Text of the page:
Why the Smart Money is Betting on Renewable Energy

Why the Smart Money is Betting on Renewable Energy

by | published January 13th, 2015

While everyone’s been fixated on oil, renewable energy has been gathering some serious steam.

Led by solar power, worldwide capital investment in “clean” energy surged by more than 16% last year.

In fact, spending on renewable energy was so strong in 2014, some have begun to label the recent rush into renewables as a “turning point” in the energy balance.

According to a report last week from Bloomberg New Energy Finance (BNEF), the total invested in renewable power jumped to $310 billion, just $17 billion shy of the all-time record in 2011.

But here’s the real kicker…

Since renewable energy is now much cheaper to generate, last year’s investment brought in almost double the clean electricity capacity versus what was realized only four years earlier.

That’s undoubtedly a bullish sign…

A Brewing Solar Power Boom

Of course, these figures don’t tell the whole story about renewables.

For one thing, the global renewable picture is very uneven. While new projects have moved forward in the Middle East and certain parts of Asia, the biggest move has been largely spearheaded by solar power investment in the U.S. and China.

Meanwhile, had it not been for some large-scale offshore wind farms in Europe, investment there would have been in negative territory. And in Australia, where there had been signs of a major initiative, lack of government support has resulted in an absolute contraction in support for renewables.

But as by the British newspaper The Guardian noted on Friday, BNEF chairman Michael Liebreich said that, “The investment bounce back in 2014 exceeded our expectations,” adding, “Solar was the biggest single contributor, thanks to the huge improvements in its cost-competitiveness over the last five years.”

In all, solar investment rose by 25%, while wind power rose 11% to account for a third of all investment in 2014. Meanwhile, energy efficiency and electric vehicles rose 10%, including the $2.3 billion raised by Tesla Motors. On the downside, biofuels investments fell 7% and biomass and incinerator projects attracted 10% less financing.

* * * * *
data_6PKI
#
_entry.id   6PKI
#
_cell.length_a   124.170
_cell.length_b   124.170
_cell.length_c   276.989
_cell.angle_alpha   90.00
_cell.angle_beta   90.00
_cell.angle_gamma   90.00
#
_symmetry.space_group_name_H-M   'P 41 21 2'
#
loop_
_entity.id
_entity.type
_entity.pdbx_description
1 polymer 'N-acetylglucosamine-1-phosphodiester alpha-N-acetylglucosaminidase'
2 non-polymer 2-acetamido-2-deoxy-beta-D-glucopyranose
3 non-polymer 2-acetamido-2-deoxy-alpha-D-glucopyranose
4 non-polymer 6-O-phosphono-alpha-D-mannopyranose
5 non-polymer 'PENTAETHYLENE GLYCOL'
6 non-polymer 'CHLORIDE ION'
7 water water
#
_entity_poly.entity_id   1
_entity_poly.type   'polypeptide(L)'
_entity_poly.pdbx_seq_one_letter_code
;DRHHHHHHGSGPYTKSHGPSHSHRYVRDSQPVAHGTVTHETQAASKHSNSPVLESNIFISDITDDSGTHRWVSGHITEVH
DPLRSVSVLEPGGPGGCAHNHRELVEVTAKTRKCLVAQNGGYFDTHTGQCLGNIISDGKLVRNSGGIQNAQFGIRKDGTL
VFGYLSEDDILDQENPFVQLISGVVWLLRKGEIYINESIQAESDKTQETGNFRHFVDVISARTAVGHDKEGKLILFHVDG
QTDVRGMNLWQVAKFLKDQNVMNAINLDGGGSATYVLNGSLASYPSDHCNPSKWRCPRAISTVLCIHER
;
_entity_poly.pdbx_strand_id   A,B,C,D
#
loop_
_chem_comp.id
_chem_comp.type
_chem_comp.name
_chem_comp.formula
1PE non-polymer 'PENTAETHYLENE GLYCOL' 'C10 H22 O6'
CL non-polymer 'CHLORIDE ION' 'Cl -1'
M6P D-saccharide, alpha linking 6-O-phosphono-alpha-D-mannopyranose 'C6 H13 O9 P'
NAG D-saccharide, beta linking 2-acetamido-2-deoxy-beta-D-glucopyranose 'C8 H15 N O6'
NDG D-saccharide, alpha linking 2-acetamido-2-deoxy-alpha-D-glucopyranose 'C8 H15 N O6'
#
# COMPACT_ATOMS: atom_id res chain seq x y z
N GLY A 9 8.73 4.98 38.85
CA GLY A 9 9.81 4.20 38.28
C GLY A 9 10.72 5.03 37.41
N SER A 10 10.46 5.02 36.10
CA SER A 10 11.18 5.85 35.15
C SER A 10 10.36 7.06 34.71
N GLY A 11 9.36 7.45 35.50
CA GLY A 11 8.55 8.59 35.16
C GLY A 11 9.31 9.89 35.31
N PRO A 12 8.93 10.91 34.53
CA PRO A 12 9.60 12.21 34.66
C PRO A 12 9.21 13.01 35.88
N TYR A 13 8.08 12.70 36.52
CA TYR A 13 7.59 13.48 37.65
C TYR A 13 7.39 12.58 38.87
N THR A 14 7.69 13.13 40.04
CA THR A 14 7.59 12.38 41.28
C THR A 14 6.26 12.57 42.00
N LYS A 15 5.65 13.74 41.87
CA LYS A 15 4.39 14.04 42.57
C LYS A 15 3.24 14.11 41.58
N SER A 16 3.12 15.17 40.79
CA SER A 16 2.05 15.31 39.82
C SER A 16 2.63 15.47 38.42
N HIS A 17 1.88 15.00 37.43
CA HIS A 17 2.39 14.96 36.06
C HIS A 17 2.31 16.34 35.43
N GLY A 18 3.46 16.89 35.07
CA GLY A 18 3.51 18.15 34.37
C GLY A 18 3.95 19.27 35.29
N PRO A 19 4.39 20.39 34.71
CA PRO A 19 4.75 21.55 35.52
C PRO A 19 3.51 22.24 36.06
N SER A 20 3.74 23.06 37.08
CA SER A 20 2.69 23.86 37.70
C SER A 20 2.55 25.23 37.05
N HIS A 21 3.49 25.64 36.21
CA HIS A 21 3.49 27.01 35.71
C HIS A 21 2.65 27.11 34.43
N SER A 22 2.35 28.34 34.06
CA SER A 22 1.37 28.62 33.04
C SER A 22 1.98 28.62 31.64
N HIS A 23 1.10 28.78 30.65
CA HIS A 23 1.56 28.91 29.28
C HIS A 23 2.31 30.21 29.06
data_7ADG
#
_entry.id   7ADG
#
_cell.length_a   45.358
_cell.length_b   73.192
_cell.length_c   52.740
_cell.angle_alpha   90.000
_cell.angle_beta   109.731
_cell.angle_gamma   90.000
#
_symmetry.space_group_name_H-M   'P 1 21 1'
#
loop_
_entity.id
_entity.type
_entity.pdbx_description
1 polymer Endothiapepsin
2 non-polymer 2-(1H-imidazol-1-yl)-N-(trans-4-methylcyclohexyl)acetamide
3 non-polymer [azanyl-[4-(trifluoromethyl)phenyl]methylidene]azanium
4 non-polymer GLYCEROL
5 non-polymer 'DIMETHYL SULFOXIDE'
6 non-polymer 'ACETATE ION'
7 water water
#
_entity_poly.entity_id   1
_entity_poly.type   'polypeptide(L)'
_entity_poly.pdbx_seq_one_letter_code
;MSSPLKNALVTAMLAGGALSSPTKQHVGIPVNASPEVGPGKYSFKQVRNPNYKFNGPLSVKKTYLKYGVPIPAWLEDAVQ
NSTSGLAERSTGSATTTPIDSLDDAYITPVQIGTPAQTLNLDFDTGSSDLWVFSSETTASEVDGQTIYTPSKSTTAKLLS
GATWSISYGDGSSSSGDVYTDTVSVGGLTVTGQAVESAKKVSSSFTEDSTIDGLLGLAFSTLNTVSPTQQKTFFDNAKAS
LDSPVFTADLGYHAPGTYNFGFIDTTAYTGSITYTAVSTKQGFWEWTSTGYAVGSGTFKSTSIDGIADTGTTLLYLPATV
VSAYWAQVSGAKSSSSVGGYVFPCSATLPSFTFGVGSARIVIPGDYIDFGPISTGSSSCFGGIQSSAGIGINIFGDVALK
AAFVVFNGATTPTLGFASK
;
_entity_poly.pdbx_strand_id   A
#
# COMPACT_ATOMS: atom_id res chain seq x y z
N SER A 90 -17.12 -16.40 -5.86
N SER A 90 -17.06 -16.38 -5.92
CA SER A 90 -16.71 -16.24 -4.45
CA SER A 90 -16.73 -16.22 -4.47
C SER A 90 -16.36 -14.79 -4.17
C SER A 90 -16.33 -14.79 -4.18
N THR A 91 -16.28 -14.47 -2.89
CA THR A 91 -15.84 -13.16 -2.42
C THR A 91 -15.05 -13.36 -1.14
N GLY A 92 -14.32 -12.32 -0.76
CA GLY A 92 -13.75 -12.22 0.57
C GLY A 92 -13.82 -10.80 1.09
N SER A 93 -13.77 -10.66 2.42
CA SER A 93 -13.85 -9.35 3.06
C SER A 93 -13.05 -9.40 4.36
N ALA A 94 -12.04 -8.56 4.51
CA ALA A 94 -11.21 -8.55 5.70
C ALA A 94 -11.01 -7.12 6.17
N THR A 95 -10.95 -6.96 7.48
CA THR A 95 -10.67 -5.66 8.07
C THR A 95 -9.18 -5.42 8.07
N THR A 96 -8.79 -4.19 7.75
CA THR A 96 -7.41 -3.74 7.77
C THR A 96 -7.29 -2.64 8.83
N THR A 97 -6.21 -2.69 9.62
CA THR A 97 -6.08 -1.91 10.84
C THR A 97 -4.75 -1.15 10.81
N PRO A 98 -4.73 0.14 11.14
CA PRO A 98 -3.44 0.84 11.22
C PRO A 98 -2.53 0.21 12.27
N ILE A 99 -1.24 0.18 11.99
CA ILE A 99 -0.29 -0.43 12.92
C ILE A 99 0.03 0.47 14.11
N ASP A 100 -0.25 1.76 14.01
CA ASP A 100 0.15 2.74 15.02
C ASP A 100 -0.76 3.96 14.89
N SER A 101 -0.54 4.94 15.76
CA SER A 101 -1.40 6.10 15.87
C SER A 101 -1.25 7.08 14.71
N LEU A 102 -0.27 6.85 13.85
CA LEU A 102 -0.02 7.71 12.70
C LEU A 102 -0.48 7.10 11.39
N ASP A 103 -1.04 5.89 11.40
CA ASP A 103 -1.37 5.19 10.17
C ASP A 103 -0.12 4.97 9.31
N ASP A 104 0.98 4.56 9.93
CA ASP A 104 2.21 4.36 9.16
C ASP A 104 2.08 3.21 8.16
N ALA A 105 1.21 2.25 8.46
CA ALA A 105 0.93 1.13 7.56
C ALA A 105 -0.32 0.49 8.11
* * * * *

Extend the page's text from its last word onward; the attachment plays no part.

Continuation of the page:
However, one thing is perfectly clear: China is emerging as a dominant player in renewable energy.

For the year, China accounted for $90 billion in renewable spending, a year-on-year increase of 32%. The U.S. ranked second with $52 billion, up 8%, while Japan totalled $41 billion, an increase of 12%.

Of course, totalling national performances is sometimes misleading when it comes to assessing the genuine impact on developing energy markets. There is no question, however, that the renewable market in general – and most certainly solar in particular – is gravitating toward Asia.

In addition to leading the table on total investment, China is also the center of next generation solar technology and is beginning to occupy a similar position in wind power.

Given the dramatic move in energy demand in Asia through 2035, the new balance emerging among different energy sources will be progressively determined by the needs and developments there.

Meanwhile, The Guardian notes that the mega-solar and onshore wind projects financed in 2014 included the $1 billion Setouchi solar project in Japan, the $1 billion Solar One plant in South Africa, and the $860 million Lake Turkana wind project in Kenya.

Additionally, there were also seven mega offshore wind projects, including the $2.6 billion Dudgeon project in U.K. waters and the $3.8 billion Gemini series off the Netherlands, which is the most valuable renewable energy investment ever made excluding hydroelectric.  Rooftop solar also had a strong year, jumping 34% to $74 billion.

All of this occurred in the face of falling oil prices which had little effect on clean energy investments. According to Liebreich, “2014 was too early to see any noticeable effect on investment, and anyway the impact of cheaper crude will be felt much more in road transport than in electricity generation.”

Powering the Economic Recovery

On the other hand, as I have noted here in OEI on several occasions, the same thing is not true for the average returns of renewable energy stocks. The collapse in oil has hurt energy sector share prices virtually all across the board.

But as Ed Davey, the UK’s energy and climate change secretary, told The Guardian:  “Renewables are proving they can be cost competitive, which is why they are playing a key role in powering the economic recovery. We are transforming our electricity market [and] that’s why the U.K. is a leading destination for renewables and is number one for offshore wind. Since 2010, renewable electricity generation has almost trebled and renewable electricity investment has more than doubled.”